Class Notes (1,100,000)
CA (620,000)
Carleton (20,000)
LACS (10)
Lecture 3

LACS 1002 Lecture Notes - Lecture 3: Landlocked Country, Emancipation Day, West Indies Federation

Latin American and Caribbean Studies
Course Code
LACS 1002
Silvina Danesi

This preview shows half of the first page. to view the full 3 pages of the document.
Independence Process Consequences: LACs at the end of the
19th Century: Independence of Spanish America, Brazil and the
British West Indies
- Haiti: only Caribbean country to achieve independence in the 1st quarter of the 19th century
- French Revolution; invasion by Napoleon Bonaparte of Spain and Portugal
Independence of Spanish America
- 1808: Napoleon invaded Spain & imprisoned Ferdinand VII (Spanish King)
- 1810: Criollos established “provisional governments in the name of Ferdinand VII”
- Criollos in the colonies were happy with the imprisonment
- proposal: We will rule the colonies until the king is released
- tentative autonomy
- revolt started in both viceroyalties
- 1814: Napoleon defeated by Allied Powers: Austria, Prussia, Russia, U.K.
- Ferdinand VII returns to the throne and reestablishes Spanish control over the colonies
- Criollos move from tentative autonomy to open declarations of independence
The “Libertadores”
- Simon Bolivar
- Bolivar’s principles: freedom, independence, unity (of the different countries)
- wanted to unify the continent into one country; both central and south america
- 1819-1832: Simon Bolivar fought against the Spanish army; liberated/declared independence
of Venezuela, Colombia, Panama, Ecuador and Upper Peru (Bolivia)
- created Gran Colombia, composed of Venezuela, Colombia, Panama and Ecuador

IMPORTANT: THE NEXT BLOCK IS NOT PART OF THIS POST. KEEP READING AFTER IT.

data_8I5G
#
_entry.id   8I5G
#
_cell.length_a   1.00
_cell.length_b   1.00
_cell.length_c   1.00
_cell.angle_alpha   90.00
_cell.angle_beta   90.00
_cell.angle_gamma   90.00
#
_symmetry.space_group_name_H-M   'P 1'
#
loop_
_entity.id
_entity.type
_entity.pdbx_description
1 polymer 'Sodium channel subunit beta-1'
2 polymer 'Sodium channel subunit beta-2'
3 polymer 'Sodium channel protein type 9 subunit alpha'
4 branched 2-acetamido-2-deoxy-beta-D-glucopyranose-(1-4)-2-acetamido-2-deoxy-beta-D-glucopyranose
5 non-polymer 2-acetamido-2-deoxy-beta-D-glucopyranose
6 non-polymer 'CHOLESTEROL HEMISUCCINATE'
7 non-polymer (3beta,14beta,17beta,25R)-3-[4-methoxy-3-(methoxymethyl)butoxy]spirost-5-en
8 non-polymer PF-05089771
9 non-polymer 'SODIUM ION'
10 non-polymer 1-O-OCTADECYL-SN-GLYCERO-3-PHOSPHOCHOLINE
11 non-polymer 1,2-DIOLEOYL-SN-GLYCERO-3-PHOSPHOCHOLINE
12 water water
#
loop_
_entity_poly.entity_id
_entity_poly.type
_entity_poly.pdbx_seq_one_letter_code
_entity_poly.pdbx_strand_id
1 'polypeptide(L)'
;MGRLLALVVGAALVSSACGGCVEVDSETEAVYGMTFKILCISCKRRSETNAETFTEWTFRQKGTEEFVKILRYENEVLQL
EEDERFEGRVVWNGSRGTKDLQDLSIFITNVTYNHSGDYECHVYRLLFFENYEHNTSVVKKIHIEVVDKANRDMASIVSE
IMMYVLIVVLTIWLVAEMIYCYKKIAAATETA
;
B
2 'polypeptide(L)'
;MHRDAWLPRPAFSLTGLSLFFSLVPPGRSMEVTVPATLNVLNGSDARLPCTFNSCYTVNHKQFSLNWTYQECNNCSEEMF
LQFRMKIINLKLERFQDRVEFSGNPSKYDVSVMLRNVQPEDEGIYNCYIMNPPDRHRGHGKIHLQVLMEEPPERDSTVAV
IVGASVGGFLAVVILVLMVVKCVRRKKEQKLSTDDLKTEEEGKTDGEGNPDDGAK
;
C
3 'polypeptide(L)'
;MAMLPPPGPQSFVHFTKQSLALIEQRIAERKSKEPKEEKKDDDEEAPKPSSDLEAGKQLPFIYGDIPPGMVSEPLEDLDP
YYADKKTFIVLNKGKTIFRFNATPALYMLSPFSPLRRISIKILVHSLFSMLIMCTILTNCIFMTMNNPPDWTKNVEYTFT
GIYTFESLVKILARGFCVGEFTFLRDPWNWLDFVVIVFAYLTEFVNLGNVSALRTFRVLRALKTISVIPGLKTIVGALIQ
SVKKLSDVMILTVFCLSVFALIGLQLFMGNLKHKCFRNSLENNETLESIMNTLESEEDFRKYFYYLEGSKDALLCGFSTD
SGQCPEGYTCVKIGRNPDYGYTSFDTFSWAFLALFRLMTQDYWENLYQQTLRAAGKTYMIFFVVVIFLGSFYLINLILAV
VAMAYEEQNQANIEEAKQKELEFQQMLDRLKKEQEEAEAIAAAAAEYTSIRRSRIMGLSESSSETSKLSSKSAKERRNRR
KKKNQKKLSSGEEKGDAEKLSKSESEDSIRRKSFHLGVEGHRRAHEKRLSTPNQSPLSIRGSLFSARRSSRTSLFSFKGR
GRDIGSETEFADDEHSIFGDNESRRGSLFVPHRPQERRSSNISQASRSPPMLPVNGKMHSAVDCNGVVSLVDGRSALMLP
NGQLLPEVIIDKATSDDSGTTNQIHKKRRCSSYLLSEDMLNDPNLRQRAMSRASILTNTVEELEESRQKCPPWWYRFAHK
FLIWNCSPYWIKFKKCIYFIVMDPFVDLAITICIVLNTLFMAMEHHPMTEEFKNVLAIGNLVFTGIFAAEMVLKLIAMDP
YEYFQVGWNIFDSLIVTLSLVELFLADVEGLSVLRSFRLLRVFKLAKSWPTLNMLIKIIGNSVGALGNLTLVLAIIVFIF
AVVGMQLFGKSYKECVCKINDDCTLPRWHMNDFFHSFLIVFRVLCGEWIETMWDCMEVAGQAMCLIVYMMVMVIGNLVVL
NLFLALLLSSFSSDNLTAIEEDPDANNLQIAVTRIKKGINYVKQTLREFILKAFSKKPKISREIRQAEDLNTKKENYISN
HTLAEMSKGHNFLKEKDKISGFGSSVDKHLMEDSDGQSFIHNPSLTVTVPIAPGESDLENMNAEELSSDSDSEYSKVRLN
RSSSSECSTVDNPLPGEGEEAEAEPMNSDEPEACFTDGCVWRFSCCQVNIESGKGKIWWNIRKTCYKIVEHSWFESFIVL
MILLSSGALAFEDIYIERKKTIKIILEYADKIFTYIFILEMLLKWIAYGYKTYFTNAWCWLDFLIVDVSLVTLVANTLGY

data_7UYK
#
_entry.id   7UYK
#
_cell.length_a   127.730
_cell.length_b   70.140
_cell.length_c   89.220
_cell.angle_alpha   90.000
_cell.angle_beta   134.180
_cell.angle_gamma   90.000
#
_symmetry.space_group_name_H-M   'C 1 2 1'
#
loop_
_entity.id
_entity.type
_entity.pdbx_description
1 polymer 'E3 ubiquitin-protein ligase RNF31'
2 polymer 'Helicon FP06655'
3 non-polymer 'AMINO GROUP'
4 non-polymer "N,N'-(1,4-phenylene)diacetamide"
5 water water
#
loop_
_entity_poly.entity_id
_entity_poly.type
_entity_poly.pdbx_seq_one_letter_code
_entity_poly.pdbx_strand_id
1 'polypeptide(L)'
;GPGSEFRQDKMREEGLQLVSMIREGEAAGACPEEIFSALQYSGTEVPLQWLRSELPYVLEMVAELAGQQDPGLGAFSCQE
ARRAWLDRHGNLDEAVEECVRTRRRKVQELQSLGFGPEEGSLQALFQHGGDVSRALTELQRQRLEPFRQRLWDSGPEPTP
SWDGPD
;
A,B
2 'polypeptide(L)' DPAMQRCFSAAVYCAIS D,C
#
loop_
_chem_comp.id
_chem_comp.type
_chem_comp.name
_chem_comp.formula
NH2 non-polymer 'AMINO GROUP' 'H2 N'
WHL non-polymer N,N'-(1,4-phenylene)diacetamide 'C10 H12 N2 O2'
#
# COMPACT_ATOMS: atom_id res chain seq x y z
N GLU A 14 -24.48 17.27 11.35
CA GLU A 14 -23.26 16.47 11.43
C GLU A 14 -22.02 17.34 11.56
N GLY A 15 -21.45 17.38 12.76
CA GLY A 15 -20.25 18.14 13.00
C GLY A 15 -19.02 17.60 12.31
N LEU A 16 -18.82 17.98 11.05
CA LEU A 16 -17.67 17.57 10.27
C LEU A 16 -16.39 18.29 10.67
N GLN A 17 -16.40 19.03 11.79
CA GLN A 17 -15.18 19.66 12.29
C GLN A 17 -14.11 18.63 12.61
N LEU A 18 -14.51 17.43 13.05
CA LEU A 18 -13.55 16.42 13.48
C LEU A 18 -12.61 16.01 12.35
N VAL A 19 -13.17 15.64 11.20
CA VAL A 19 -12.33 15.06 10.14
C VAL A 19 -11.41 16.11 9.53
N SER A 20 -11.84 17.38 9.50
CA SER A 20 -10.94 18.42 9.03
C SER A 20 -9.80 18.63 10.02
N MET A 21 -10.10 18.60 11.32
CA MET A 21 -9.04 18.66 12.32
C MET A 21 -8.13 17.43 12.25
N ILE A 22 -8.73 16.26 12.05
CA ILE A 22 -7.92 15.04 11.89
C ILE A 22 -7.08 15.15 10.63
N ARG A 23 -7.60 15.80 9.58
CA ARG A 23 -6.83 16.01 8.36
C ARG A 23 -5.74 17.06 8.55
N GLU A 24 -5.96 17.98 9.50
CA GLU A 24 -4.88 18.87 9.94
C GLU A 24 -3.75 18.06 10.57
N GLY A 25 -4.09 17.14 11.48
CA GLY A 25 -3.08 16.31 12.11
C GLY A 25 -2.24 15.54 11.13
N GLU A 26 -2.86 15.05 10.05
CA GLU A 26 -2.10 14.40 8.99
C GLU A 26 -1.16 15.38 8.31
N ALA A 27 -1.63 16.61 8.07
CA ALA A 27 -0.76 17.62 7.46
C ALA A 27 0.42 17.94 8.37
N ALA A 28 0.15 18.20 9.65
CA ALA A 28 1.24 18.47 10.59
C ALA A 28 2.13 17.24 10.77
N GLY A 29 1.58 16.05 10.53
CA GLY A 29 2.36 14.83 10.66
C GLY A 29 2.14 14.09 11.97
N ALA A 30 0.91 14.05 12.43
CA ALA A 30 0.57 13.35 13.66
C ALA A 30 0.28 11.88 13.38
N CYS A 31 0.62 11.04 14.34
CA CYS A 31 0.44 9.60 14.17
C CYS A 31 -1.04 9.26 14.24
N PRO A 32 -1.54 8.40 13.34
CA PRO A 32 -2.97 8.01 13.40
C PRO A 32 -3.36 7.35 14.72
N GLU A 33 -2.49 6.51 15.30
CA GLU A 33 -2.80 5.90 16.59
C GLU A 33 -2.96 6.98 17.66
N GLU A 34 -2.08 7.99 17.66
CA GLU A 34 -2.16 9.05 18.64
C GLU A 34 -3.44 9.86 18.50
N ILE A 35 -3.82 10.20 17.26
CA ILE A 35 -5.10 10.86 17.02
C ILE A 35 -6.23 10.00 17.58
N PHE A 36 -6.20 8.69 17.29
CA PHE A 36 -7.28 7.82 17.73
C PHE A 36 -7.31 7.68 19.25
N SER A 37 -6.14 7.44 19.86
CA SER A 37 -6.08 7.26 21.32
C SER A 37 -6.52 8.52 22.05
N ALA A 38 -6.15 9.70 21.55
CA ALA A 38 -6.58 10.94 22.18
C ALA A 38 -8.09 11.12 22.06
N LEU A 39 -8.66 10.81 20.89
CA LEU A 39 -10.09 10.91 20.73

- Jose de San Martin
- 1816-1821: liberated Argentina, Chile and Peru (never unified)
- Agustin de Iturbide
- 1821: declared independence of Mexico; Sept 21; supported by Mexican elites; declared
himself emperor of Mexico; lasted only three years
- 1861: Mexico defaulted on debts owed to Britain, France and Spain; invaded by three
countries; UK and Spain left; France wanted to establish a monarchy; defeated May 5th;
holiday known as Cinco de May
- from Guatemala to Costa Rica, one country: the United Provinces of Central America
Haiti and the Dominican Republic
- Haiti declared independence from France in 1804
- 1696: Spain ceded 1/3 of Hispaniola to France; capitals: St Domingue and Santo Domingo
- slaves worked on plantations of sugar, indigo, coffee, cotton “The Pearl of the Antilles”
- 1822: Haiti invaded Santo Domingo; all of Hispaniola became Haiti
- 1844: Dominican Republic declared independence from Haiti
- 1898: Spanish troops leave Cuba; war between Spain and the US; government of Cuba
handed over from Spain to the US; US intervention lasted until the 1st Cuban election 1901
- 1901 Cuban gained formal independence from the US in 1902;
- US Congress passed the Platt Amendment in 1902 to the 1901 Army Appropriations Bill
You're Reading a Preview

Unlock to view full version